NAM Survey: Economic Outlook Diminishes in Fourth Quarter

Manufacturing Index Continues to Fall as Economic Headwinds Remain

Washington, D.C., December 8, 2015 – The National Association of Manufacturers (NAM) released its fourth quarter 2015 Manufacturers’ Outlook Survey today, revealing a five-point drop in the NAM Manufacturing Outlook Index and that manufacturers continue to cite an unfavorable business climate as their top business challenge. A special question also revealed more than half still believe that the U.S. Federal Reserve should refrain from raising interest rates until 2016.

“Manufacturers have wrestled with economic headwinds for much of the year,” said NAM Chief Economist Chad Moutray. “The stronger dollar, economic weaknesses in key export markets and reduced commodity prices have all played a role in holding manufacturing back year-to-date. Anxieties about the business climate contributed to manufacturers’ willingness to add new workers or make capital investments. This apprehension is reflected in the latest jobs numbers, which showed manufacturing employment continued to fall. The diminished outlook in the sector continues to illustrate the need for pro-growth policies, particularly those that help to make firms more globally competitive. These include tax policies that encourage more investment while also leveling the playing field with international peers.”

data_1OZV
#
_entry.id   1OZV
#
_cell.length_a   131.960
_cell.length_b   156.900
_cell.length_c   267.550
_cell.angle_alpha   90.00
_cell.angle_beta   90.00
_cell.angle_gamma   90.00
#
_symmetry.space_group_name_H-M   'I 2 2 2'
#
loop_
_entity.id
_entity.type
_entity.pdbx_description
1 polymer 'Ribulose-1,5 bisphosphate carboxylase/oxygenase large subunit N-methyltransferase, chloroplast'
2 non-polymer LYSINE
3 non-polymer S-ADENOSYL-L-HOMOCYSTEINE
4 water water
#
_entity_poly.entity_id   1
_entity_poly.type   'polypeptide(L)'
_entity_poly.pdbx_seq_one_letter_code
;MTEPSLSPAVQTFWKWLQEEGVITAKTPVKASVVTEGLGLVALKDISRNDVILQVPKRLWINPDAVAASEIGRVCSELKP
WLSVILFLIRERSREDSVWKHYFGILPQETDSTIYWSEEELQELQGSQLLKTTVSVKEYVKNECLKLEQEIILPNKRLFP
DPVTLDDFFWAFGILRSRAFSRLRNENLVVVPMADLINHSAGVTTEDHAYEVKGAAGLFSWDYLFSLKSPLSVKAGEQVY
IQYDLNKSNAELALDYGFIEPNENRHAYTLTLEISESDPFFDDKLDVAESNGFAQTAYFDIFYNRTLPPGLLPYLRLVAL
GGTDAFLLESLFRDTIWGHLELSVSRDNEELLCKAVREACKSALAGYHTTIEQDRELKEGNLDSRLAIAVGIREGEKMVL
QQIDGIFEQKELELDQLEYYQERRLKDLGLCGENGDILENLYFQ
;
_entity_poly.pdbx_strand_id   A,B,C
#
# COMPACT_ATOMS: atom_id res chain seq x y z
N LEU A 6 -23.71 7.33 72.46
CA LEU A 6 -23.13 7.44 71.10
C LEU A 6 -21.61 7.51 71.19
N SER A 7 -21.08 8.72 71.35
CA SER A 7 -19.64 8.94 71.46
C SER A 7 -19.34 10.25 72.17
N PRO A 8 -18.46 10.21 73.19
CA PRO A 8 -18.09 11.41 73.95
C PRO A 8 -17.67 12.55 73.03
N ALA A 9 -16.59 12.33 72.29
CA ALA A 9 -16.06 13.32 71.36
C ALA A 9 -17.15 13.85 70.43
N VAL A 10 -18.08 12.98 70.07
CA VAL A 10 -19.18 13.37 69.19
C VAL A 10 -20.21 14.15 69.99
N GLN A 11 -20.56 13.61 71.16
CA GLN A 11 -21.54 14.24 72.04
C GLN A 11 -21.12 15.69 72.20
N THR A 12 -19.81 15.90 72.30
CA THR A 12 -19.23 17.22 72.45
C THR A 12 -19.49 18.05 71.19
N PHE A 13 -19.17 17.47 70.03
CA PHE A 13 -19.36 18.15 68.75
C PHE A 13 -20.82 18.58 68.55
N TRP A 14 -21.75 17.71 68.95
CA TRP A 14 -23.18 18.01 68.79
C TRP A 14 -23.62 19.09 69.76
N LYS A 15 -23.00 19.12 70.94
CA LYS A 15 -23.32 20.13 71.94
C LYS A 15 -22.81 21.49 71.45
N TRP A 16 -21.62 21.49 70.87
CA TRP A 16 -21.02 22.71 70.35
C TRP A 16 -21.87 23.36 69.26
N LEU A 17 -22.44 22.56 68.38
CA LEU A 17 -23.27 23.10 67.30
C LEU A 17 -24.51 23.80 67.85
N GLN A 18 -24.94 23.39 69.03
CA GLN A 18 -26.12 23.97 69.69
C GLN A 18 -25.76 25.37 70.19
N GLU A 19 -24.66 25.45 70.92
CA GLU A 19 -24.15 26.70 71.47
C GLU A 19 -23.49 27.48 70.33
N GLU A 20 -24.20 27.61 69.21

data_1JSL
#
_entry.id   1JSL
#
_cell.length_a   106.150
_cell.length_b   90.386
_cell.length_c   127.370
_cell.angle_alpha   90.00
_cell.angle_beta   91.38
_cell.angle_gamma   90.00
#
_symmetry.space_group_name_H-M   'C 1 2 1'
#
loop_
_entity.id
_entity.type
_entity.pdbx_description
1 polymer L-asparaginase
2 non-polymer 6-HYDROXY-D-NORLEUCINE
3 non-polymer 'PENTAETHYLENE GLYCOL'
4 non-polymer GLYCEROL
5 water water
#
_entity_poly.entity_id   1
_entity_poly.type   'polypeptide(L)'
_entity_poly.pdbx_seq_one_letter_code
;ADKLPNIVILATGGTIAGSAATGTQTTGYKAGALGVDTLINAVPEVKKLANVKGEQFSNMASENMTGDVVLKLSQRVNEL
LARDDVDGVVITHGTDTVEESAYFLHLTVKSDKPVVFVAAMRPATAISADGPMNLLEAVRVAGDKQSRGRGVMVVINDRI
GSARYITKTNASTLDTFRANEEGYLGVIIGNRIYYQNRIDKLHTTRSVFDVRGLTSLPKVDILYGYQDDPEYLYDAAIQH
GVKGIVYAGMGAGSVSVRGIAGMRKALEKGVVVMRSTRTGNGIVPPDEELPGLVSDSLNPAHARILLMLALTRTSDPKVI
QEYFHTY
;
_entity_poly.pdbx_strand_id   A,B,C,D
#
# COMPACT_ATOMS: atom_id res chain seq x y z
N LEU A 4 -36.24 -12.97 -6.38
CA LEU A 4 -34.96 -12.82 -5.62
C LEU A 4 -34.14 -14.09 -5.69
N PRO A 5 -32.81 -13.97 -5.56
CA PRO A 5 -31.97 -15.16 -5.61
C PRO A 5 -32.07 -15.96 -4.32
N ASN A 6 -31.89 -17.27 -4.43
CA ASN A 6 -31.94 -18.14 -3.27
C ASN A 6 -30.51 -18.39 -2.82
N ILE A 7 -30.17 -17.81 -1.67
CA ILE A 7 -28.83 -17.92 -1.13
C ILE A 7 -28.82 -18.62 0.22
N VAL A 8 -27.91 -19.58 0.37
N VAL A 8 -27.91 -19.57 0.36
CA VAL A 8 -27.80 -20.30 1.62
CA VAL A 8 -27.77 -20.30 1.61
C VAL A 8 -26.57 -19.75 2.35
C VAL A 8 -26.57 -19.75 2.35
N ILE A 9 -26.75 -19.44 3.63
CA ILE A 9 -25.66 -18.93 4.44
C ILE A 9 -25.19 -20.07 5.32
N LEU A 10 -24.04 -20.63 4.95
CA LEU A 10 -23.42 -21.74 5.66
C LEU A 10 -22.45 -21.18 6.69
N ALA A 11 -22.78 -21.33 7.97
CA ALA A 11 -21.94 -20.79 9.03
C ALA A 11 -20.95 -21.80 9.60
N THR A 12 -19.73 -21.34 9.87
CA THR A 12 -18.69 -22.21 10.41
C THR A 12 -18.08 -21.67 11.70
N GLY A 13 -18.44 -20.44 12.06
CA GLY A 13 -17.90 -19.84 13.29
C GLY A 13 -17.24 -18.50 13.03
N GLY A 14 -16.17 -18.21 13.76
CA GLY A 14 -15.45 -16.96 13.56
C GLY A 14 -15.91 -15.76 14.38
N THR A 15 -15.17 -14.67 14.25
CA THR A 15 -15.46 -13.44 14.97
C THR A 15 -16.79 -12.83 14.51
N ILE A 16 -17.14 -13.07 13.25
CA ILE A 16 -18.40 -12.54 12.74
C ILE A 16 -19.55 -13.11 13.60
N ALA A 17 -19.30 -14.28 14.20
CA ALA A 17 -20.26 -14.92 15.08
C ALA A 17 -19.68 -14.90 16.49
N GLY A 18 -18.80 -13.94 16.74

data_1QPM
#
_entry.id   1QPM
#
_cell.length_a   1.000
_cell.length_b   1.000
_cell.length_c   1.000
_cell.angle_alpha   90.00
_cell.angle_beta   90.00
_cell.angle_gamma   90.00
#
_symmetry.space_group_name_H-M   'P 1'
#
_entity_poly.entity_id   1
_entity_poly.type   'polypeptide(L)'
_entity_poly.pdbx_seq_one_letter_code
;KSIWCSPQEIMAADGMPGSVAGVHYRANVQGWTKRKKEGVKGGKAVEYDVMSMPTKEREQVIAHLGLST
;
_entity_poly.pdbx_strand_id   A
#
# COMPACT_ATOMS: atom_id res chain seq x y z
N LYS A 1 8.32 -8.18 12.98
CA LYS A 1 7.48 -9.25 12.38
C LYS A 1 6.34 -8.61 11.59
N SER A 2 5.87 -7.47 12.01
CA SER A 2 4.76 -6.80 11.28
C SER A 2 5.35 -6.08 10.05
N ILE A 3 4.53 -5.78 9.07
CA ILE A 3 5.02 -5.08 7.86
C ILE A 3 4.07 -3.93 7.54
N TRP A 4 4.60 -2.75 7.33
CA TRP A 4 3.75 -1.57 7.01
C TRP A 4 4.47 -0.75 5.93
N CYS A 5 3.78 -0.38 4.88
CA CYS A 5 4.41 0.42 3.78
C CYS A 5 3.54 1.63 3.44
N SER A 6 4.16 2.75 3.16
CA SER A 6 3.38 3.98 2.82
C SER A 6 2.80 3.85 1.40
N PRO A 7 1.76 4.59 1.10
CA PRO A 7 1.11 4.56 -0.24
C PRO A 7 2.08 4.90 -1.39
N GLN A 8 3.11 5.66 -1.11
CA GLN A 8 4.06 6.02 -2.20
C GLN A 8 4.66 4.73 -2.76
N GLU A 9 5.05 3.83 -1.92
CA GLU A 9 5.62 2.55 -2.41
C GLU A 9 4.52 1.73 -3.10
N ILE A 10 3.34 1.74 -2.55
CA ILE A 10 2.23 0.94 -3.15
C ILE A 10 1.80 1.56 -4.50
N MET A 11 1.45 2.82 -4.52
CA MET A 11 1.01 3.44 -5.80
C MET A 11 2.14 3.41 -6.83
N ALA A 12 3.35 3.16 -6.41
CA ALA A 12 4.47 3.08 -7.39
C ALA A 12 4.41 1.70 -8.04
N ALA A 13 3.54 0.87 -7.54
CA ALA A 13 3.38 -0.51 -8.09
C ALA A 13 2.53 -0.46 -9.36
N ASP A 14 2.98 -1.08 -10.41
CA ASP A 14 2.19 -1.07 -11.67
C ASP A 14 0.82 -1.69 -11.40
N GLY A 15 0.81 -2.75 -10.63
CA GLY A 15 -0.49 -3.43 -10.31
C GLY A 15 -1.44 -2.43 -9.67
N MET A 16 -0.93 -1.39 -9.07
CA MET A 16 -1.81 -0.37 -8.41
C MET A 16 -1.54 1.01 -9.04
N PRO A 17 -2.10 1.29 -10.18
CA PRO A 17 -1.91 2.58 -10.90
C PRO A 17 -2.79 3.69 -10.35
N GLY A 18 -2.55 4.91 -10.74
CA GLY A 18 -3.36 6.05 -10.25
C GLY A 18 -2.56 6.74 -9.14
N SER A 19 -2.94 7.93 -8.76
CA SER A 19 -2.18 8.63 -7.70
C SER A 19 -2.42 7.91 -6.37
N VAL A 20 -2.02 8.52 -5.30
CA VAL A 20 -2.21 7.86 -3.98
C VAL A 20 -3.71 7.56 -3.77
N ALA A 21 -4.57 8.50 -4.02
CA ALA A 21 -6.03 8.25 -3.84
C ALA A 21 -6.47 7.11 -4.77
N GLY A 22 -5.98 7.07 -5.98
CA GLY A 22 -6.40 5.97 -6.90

Key survey findings include the following:

  • Manufacturing sentiment is the lowest it’s been since the end of 2012, when firms were worried about the fiscal cliff. The NAM Manufacturing Outlook Index is 40.5, down from 51.8 in June. In addition, 59.6 percent of respondents are positive in their own company’s outlook (down from 67.3 percent in September and 91.2 percent one year ago).  
  •  International headwinds contribute to the decline in exports. Nearly 58 percent of respondents reported the recent slowdown in global growth has negatively impacted their company’s international sales or exports. Meanwhile, 16.9 percent said it has no impact, and only 4.4 percent reported improved export sales in the past 12 months.
  • Manufacturers have modest expectations about sales and output for 2016. The data are consistent with flat growth in manufacturing production over the next two quarters, according to an economic predictive model (see the following graph).

A full analysis of the survey is available here.  


The National Association of Manufacturers (NAM) is the largest manufacturing association in the United States, representing small and large manufacturers in every industrial sector and in all 50 states. Manufacturing employs more than 14 million men and women, contributes $2.09 trillion to the U.S. economy annually, has the largest economic impact of any major sector and accounts for more than three-quarters of private-sector research and development. The NAM is the powerful voice of the manufacturing community and the leading advocate for a policy agenda that helps manufacturers compete in the global economy and create jobs across the United States. For more information about the Manufacturers or to follow us on Shopfloor, Twitter and Facebook, please visit